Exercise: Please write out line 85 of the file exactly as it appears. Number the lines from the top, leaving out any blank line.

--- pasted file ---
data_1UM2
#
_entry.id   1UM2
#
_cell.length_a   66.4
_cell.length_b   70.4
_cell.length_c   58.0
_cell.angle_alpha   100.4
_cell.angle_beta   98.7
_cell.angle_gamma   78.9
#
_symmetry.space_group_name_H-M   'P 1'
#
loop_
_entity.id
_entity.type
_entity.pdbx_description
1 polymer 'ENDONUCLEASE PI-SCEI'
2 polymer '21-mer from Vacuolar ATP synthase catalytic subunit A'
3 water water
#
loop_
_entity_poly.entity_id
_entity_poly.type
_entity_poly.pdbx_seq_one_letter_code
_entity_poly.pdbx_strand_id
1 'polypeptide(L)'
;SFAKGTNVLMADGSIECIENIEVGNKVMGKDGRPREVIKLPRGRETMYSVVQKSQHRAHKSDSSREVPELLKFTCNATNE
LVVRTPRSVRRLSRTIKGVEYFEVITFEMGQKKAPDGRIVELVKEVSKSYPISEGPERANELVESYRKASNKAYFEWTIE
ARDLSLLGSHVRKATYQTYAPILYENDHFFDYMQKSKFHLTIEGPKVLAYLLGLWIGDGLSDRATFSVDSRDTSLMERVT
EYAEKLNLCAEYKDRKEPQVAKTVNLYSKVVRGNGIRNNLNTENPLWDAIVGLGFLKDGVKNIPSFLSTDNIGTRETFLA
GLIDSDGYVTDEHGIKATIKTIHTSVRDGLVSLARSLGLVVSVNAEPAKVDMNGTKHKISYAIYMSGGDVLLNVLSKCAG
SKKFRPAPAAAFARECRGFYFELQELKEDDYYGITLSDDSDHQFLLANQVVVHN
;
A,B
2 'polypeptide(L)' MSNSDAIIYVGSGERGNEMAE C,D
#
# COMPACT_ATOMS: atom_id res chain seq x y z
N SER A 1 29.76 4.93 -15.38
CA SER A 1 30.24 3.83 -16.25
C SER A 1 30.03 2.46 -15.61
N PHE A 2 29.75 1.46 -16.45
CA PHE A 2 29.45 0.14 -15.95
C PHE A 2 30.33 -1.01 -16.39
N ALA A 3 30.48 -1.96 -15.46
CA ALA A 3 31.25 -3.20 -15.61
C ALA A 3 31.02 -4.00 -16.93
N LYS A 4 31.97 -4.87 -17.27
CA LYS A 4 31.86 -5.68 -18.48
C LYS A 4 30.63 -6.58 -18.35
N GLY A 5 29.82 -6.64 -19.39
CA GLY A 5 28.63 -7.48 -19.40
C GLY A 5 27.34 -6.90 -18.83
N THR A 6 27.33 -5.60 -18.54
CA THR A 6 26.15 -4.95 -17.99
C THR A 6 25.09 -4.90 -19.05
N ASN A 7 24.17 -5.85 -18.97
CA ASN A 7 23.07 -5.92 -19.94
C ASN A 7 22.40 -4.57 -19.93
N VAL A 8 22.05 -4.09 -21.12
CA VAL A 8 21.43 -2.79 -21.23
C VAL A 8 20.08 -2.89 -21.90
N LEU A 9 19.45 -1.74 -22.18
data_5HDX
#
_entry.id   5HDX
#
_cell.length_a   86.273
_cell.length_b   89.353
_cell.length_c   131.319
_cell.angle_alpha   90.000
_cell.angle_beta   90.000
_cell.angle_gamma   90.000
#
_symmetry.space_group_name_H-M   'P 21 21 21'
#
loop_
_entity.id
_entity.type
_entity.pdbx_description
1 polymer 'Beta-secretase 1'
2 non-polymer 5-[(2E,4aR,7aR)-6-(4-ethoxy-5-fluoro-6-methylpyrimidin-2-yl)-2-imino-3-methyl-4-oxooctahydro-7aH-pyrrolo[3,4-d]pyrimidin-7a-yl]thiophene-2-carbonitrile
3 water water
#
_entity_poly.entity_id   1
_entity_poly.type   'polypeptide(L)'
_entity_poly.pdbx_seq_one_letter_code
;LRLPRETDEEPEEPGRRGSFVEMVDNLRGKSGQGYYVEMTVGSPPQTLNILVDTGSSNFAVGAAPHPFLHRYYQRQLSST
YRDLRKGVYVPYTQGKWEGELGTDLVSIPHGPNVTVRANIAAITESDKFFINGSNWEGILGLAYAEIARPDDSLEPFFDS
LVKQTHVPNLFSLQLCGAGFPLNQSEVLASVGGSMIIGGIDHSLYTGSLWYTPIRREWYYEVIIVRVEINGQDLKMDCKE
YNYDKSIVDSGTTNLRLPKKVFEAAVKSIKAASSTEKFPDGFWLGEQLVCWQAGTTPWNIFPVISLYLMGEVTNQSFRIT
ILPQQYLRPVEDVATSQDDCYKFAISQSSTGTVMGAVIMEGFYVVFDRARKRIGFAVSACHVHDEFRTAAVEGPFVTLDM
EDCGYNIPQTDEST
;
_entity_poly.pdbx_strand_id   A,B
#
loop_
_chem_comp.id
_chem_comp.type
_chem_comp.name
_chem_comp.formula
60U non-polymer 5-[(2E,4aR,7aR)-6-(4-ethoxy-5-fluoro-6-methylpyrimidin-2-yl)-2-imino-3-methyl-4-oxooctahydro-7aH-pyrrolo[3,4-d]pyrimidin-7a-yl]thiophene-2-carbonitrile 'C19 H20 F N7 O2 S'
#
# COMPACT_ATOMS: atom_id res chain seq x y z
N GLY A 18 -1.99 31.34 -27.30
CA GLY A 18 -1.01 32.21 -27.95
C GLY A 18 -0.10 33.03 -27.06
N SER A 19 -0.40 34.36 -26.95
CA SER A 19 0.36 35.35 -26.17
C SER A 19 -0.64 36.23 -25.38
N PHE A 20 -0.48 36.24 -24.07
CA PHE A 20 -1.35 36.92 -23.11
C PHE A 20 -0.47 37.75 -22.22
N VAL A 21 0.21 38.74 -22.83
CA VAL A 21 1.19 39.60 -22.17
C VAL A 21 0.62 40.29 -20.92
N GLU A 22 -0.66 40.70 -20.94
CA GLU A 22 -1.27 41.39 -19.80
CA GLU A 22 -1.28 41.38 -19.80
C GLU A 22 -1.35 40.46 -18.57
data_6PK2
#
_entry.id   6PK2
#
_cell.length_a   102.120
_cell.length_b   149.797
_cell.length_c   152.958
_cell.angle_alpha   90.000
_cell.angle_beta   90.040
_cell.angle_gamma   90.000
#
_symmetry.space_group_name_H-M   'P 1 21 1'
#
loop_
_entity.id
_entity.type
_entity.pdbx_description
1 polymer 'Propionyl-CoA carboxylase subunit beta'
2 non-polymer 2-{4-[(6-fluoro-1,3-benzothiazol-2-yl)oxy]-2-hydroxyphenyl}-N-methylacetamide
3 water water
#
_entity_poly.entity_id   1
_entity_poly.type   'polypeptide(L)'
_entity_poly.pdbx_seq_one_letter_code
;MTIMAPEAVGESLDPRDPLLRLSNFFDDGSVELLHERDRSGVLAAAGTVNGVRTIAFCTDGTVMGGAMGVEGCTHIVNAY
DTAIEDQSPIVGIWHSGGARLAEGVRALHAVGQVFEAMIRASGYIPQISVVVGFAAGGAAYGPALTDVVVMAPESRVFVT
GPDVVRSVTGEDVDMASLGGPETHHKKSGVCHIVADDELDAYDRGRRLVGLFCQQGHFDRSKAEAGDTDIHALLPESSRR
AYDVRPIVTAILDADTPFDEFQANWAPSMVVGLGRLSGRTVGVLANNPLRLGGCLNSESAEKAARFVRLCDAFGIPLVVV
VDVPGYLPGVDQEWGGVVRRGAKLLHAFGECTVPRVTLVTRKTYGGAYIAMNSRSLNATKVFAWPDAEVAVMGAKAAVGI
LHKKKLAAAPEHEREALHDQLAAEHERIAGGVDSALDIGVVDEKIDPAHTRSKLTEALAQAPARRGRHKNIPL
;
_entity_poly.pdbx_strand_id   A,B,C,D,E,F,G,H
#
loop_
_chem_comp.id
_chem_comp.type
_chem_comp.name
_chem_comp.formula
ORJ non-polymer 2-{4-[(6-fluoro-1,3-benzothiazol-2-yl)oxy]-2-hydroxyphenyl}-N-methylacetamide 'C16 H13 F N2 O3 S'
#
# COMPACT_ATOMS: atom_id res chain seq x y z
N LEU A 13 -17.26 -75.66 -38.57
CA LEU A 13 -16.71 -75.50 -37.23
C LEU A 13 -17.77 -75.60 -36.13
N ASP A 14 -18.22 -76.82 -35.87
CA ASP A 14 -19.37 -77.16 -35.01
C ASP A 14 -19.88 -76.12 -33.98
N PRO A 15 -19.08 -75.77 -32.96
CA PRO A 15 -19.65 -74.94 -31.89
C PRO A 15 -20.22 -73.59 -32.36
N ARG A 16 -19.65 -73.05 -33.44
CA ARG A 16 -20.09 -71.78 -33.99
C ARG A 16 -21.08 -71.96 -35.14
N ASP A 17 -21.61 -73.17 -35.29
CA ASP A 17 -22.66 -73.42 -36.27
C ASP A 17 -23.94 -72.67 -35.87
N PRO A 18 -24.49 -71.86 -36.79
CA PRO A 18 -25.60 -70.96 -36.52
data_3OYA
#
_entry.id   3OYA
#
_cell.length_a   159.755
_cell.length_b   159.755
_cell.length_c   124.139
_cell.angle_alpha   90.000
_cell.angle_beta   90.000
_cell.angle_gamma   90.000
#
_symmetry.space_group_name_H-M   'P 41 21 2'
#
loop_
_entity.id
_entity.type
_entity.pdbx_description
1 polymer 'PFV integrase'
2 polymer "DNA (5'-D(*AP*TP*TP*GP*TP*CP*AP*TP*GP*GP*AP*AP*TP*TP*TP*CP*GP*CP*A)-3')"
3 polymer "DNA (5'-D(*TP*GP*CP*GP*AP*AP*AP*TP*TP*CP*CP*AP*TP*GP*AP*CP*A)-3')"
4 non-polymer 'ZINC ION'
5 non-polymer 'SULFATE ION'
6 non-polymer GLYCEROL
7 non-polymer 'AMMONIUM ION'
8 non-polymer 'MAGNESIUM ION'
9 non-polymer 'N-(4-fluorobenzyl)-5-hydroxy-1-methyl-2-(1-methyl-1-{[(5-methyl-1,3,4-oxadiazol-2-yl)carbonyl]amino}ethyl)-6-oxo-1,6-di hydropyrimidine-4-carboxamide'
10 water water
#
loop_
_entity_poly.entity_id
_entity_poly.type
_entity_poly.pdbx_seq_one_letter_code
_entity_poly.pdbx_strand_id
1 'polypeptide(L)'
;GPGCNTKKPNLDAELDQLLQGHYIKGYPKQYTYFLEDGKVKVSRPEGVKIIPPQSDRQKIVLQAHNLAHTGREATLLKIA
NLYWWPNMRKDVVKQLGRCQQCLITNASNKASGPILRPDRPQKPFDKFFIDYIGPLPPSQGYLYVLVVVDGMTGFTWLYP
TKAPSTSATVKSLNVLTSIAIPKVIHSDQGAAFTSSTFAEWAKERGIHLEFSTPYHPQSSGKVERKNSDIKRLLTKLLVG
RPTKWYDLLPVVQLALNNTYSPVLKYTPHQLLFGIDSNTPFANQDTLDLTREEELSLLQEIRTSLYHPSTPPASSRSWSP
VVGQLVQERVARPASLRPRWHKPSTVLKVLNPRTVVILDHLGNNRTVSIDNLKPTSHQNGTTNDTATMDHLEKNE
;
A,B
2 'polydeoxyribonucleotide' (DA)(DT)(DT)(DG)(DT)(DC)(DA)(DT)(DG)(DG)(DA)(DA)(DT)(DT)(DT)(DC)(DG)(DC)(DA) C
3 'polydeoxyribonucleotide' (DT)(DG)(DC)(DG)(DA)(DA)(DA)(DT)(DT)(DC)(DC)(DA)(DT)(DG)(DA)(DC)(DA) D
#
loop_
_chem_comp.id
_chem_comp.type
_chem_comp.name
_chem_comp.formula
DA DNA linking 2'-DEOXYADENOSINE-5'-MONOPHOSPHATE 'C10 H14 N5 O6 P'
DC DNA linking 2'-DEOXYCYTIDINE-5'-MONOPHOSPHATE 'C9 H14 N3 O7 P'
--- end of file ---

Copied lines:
_entity_poly.entity_id   1